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Law and Regulation

World Press Freedom Day: Freedom for African Journalists

Mohamed Keita's picture

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In Sub-Saharan Africa, many local journalists suffer attacks, imprisonment or even death for reporting on corruption, public spending or the mismanagement of natural resources. In Africa, at least 41 journalists are spending this World Press Freedom Day behind bars. 

While there is a clear recognition by international institutions that corruption and good governance are key to poverty alleviation, there seems to be much less understanding of the importance of an enabling environment, as a complement to training and capacity building, in order for the press to meaningfully contribute to greater accountability and transparency, such as natural resources exploitation.

For example, new oil discoveries in East Africa have the potential to lift millions out of poverty if the profits actually benefit the citizens in that region. The optimism is dashed by the proverbial “resource curse,” that’s plagued the likes of Nigeria, Angola and Equatorial Guinea, where poor governance, wealth disparity and poverty persist. The fog of secrecy and opacity surrounding oil exploitation deals has also caused concern.

The voices of the people: street art in MENA, a visual guide

Simon Bell's picture

Simon Bell

After decades of suppressed voice, an inability to say what one thought, to protest, to offer a contrary point of view or dissent – the Arab world is at last unshackled to say exactly what it wants and wherever it wants. Nowhere is this more true than on the streets of the Arab capitals where an explosion of graffiti is voicing the views of the people in both words and pictures.

Can the Arab Awakening change an entrenched culture of nepotism?

Yasser El-Gammal's picture

                     Kim Eun Yeul

The question of nepotism is in the minds of many people in the Arab world. Some are hopeful that change can be brought by the Arab Spring, but others are doubtful. In a series of blogs, I plan to look into some of the ways nepotism, favoritism and other ills have become ingrained in Arab society.

Lions and tigers and bears, what on earth! In Jordan, no less?

Tracy Hart's picture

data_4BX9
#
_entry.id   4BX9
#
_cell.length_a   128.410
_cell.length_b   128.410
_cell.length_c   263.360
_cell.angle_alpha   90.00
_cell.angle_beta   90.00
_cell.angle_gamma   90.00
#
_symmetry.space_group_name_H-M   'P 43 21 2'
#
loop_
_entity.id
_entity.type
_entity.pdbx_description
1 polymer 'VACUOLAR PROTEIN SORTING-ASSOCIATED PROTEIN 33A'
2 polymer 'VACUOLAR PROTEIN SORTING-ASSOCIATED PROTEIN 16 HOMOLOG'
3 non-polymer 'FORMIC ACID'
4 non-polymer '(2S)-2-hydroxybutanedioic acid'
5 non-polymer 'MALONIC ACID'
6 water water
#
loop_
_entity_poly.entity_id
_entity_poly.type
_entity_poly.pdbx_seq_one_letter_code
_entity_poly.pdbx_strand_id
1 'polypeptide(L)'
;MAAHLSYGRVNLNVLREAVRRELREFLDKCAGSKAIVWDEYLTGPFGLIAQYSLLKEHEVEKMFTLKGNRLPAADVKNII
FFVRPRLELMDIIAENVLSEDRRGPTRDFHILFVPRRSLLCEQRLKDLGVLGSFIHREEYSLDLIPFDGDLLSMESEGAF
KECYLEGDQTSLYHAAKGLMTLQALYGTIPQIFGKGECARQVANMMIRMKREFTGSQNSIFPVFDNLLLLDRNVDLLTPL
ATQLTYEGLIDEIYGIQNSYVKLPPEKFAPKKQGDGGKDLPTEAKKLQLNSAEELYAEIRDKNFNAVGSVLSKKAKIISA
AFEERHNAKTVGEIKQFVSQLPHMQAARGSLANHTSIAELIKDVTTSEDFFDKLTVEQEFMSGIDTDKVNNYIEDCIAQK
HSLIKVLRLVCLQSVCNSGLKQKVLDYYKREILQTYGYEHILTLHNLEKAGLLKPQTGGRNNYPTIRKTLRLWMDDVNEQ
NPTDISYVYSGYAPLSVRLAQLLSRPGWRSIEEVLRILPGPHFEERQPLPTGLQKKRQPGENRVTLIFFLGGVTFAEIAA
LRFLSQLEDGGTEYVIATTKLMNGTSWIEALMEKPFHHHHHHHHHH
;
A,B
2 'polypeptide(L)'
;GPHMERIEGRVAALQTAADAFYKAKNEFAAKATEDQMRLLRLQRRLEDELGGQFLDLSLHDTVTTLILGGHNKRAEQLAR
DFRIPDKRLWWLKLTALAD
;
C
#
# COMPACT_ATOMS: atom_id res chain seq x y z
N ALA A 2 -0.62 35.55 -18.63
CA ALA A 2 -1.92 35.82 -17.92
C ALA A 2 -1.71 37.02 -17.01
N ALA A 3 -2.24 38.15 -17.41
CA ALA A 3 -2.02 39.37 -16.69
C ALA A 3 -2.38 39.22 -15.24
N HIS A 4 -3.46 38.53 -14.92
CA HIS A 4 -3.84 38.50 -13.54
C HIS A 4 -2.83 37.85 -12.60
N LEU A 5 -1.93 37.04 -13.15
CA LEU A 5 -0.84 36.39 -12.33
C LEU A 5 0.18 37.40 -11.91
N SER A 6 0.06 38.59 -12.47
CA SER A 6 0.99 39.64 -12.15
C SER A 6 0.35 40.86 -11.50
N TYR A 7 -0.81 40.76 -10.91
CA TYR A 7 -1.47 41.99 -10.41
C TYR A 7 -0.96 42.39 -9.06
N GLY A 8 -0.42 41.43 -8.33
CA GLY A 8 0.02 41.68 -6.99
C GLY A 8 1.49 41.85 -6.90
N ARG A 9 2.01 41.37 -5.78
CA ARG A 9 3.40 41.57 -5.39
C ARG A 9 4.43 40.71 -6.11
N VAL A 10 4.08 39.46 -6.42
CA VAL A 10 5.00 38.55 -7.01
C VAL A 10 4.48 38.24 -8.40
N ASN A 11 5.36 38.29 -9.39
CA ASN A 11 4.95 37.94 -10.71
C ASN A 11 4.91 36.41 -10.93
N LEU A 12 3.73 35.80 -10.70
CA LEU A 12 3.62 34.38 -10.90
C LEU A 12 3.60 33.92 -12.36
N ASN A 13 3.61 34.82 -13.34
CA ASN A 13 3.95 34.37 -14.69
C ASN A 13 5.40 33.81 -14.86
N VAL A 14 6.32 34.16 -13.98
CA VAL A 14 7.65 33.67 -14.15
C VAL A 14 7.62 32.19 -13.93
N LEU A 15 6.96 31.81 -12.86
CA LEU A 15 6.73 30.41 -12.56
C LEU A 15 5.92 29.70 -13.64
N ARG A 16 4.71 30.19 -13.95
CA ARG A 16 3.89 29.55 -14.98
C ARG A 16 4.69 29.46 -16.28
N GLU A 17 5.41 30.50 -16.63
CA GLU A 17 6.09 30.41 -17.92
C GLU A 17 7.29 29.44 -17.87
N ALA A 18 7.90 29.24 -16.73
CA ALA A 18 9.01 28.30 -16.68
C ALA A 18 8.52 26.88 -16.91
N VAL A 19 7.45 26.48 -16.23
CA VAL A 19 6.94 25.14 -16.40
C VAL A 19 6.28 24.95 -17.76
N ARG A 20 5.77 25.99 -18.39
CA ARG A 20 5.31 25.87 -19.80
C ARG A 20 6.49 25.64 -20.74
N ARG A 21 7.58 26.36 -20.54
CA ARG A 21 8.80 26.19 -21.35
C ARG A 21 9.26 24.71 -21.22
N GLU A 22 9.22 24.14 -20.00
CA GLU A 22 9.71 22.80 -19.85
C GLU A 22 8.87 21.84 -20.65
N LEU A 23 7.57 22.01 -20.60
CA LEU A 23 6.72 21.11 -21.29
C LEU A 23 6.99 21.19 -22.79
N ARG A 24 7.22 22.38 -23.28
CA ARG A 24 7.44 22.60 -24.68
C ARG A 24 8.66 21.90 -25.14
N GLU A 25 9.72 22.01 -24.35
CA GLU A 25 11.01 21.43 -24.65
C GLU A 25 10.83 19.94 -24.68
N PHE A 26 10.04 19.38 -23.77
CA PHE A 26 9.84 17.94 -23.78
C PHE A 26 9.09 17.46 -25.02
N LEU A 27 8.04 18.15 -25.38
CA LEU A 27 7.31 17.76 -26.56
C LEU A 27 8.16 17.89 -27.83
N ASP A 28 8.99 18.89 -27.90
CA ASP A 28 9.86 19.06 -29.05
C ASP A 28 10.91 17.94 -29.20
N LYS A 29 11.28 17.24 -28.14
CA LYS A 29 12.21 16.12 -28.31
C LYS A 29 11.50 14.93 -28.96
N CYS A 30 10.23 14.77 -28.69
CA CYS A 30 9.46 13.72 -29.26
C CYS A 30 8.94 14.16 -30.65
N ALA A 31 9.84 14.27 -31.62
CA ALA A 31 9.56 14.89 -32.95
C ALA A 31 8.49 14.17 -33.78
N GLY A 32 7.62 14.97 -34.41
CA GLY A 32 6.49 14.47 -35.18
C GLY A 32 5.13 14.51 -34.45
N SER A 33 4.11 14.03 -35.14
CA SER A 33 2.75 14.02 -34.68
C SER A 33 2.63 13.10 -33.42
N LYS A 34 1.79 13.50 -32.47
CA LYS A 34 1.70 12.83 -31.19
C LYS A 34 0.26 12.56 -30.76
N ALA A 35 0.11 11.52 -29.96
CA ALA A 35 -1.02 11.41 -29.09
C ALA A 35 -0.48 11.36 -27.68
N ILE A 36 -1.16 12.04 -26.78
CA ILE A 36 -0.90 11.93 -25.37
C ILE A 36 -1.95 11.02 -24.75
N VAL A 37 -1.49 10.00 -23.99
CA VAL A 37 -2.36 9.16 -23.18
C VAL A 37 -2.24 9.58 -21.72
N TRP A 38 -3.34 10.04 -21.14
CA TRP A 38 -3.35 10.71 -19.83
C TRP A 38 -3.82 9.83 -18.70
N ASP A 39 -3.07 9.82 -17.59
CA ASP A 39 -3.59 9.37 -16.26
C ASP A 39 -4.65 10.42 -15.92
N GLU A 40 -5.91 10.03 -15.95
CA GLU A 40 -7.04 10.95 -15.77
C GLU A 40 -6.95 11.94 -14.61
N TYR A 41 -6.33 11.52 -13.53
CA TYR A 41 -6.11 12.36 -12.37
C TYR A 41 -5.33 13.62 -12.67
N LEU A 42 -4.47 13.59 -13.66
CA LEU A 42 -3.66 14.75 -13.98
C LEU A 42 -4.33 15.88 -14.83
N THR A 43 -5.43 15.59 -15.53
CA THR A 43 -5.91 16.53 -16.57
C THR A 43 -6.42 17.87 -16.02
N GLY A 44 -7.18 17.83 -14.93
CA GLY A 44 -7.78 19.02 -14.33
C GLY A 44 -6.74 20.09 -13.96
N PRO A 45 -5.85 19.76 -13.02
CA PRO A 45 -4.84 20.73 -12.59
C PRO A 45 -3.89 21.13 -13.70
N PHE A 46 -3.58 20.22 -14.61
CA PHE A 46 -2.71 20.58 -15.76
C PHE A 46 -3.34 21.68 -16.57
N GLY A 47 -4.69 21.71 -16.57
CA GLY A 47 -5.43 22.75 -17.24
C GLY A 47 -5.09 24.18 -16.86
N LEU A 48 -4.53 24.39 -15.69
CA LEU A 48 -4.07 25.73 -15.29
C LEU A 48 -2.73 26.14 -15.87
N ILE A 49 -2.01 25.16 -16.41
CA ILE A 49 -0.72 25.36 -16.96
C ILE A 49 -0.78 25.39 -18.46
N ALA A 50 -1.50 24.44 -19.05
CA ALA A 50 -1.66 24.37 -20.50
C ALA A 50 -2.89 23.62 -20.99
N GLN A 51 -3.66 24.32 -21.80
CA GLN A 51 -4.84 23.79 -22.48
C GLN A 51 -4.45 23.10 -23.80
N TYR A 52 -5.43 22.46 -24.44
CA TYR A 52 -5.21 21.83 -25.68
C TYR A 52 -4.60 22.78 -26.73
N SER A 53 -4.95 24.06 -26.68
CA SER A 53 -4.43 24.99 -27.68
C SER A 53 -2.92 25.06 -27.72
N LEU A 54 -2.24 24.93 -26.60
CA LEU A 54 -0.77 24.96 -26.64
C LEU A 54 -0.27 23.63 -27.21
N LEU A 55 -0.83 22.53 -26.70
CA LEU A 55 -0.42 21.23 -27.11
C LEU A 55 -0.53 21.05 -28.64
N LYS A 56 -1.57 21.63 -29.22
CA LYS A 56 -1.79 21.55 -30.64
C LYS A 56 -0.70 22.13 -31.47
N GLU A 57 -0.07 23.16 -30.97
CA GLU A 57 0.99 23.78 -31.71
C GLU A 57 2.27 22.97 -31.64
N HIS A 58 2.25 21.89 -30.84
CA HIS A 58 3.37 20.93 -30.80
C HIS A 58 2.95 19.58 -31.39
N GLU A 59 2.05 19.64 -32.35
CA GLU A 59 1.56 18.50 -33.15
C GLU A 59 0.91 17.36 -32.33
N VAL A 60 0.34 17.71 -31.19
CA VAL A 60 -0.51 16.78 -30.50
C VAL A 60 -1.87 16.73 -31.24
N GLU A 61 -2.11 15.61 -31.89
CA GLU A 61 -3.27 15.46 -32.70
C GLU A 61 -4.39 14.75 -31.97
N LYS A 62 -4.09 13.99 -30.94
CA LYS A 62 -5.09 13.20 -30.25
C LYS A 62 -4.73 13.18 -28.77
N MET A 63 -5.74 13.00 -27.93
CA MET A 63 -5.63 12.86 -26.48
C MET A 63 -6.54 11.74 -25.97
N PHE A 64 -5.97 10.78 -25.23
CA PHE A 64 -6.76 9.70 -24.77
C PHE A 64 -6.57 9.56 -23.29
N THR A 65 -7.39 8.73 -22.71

Source: Wiki Creative Commons

I have been working on biodiversity in protected areas in Jordan for several years, and I am still learning about this country. On my most recent trip, I discovered that Jordan is home to lions and tigers and bears. Imagine! The Hashemite Kingdom of Jordan is located between three continents, giving Jordan a rich biodiversity.

Finding the trend in transition

Caroline Freund's picture
        Kim Eun Yeul

Twice a year, we put together an economic outlook for Middle East and North Africa as part of the economic analysis we do at the World Bank. Over the last two years, a series of political and financial shocks have made the regional economic trends and turning points that we are looking for in these reports difficult to identify.

Pensions systems in Iraq: “You don’t have to pay to get good service”

Ghassan Alkhoja's picture

        World Bank

While there have been positive development for beneficiaries of the pension system in Iraq, there are still challenges to improve services in Baghdad and across Iraq. It requires reforming the system to be responsive to the current and future needs of Iraq. Pensions systems are one of the most difficult areas in any country to reform and always involve a long term process fraught with political and technical challenges.

Tunisia's cash back: the start of more to come?

Guest Blogger's picture
        Credit: European Parliament, Flickr Creative Commons

This is good day for asset recovery. First and foremost it is a victory for the Tunisian people and the Tunisian government. It demonstrates that the consistent and patient efforts undertaken by the authorities in Tunis, including the Tunisian Financial Intelligence Unit, the Committee for the return of Stolen Assets, and the Ministry of Justice, are now paying off.

Freedom and the re-birth of a nation

Inger Andersen's picture
        Photo Source: World Bank

The very fact alone that this country and its people were in bondage for 42 years is unbelievable. The fact that the nation rose up against tyranny in spite of real danger, incredible losses and an uncertain outcome is a testimony to the courage and determination of a people to win their freedom.  And the fact that the Libyan people, and especially its young men and women, hold such incredible optimism about the future, speaks to the indomitable spirit of a nation.

"Democracy can never die"

Inger Andersen's picture
                        World Bank

Beautiful ruins speak of a people steeped in history with a deep sense of time and an inherent understanding of change. And it was in this city that I saw without any shadow of a doubt the strength of Libyan determination for their new-found democracy and freedom to succeed.

Blood pressures boiling in MENA

Aakanksha H Pande's picture

        World Bank | Arne Hoel

Blood pressures are rising in the Middle East and North Africa and they show little sign of cooling down. They began simmering over shishas in el kahawi (coffeehouses) in Tahrir Square, Eqypt; steaming over fried malsouka snacks in Habib Bourguiba Street, Tunisia; and bubbling over smoke filled debates at Pearl Roundabout, Bahrain. People from all classes and walks of life are equally affected.


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